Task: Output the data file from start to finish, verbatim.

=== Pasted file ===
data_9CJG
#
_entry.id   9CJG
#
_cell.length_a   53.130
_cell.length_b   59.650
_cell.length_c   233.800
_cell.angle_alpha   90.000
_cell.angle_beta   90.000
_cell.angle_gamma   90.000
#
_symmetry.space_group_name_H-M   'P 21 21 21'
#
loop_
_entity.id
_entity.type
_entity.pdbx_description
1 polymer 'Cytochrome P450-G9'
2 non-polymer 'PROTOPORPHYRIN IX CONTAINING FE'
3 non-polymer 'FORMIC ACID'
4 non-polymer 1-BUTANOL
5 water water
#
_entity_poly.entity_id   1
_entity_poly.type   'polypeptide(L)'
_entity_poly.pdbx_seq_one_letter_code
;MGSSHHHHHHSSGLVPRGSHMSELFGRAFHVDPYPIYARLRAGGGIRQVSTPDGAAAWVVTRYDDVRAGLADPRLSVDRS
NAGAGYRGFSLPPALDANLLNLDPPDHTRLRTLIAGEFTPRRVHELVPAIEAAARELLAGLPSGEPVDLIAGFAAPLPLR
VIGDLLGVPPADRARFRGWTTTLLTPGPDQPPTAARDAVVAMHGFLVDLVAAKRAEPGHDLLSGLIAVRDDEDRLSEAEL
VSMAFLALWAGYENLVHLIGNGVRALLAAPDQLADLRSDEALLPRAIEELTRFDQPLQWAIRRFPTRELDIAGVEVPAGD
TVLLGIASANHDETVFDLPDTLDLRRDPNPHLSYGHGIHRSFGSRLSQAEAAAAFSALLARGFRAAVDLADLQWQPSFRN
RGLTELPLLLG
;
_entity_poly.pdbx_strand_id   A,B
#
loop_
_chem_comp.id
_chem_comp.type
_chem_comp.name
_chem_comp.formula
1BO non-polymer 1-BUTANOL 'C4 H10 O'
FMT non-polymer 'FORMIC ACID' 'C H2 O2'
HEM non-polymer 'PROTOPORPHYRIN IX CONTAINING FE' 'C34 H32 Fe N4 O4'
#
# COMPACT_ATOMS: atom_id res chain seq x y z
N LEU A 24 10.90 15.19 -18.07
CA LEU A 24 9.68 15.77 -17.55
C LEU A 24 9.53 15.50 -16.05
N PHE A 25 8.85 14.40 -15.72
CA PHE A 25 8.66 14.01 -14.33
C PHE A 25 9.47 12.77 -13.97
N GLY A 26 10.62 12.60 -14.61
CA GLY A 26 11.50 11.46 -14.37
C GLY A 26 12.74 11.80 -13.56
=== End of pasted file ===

data_9CJG
#
_entry.id   9CJG
#
_cell.length_a   53.130
_cell.length_b   59.650
_cell.length_c   233.800
_cell.angle_alpha   90.000
_cell.angle_beta   90.000
_cell.angle_gamma   90.000
#
_symmetry.space_group_name_H-M   'P 21 21 21'
#
loop_
_entity.id
_entity.type
_entity.pdbx_description
1 polymer 'Cytochrome P450-G9'
2 non-polymer 'PROTOPORPHYRIN IX CONTAINING FE'
3 non-polymer 'FORMIC ACID'
4 non-polymer 1-BUTANOL
5 water water
#
_entity_poly.entity_id   1
_entity_poly.type   'polypeptide(L)'
_entity_poly.pdbx_seq_one_letter_code
;MGSSHHHHHHSSGLVPRGSHMSELFGRAFHVDPYPIYARLRAGGGIRQVSTPDGAAAWVVTRYDDVRAGLADPRLSVDRS
NAGAGYRGFSLPPALDANLLNLDPPDHTRLRTLIAGEFTPRRVHELVPAIEAAARELLAGLPSGEPVDLIAGFAAPLPLR
VIGDLLGVPPADRARFRGWTTTLLTPGPDQPPTAARDAVVAMHGFLVDLVAAKRAEPGHDLLSGLIAVRDDEDRLSEAEL
VSMAFLALWAGYENLVHLIGNGVRALLAAPDQLADLRSDEALLPRAIEELTRFDQPLQWAIRRFPTRELDIAGVEVPAGD
TVLLGIASANHDETVFDLPDTLDLRRDPNPHLSYGHGIHRSFGSRLSQAEAAAAFSALLARGFRAAVDLADLQWQPSFRN
RGLTELPLLLG
;
_entity_poly.pdbx_strand_id   A,B
#
loop_
_chem_comp.id
_chem_comp.type
_chem_comp.name
_chem_comp.formula
1BO non-polymer 1-BUTANOL 'C4 H10 O'
FMT non-polymer 'FORMIC ACID' 'C H2 O2'
HEM non-polymer 'PROTOPORPHYRIN IX CONTAINING FE' 'C34 H32 Fe N4 O4'
#
# COMPACT_ATOMS: atom_id res chain seq x y z
N LEU A 24 10.90 15.19 -18.07
CA LEU A 24 9.68 15.77 -17.55
C LEU A 24 9.53 15.50 -16.05
N PHE A 25 8.85 14.40 -15.72
CA PHE A 25 8.66 14.01 -14.33
C PHE A 25 9.47 12.77 -13.97
N GLY A 26 10.62 12.60 -14.61
CA GLY A 26 11.50 11.46 -14.37
C GLY A 26 12.74 11.80 -13.56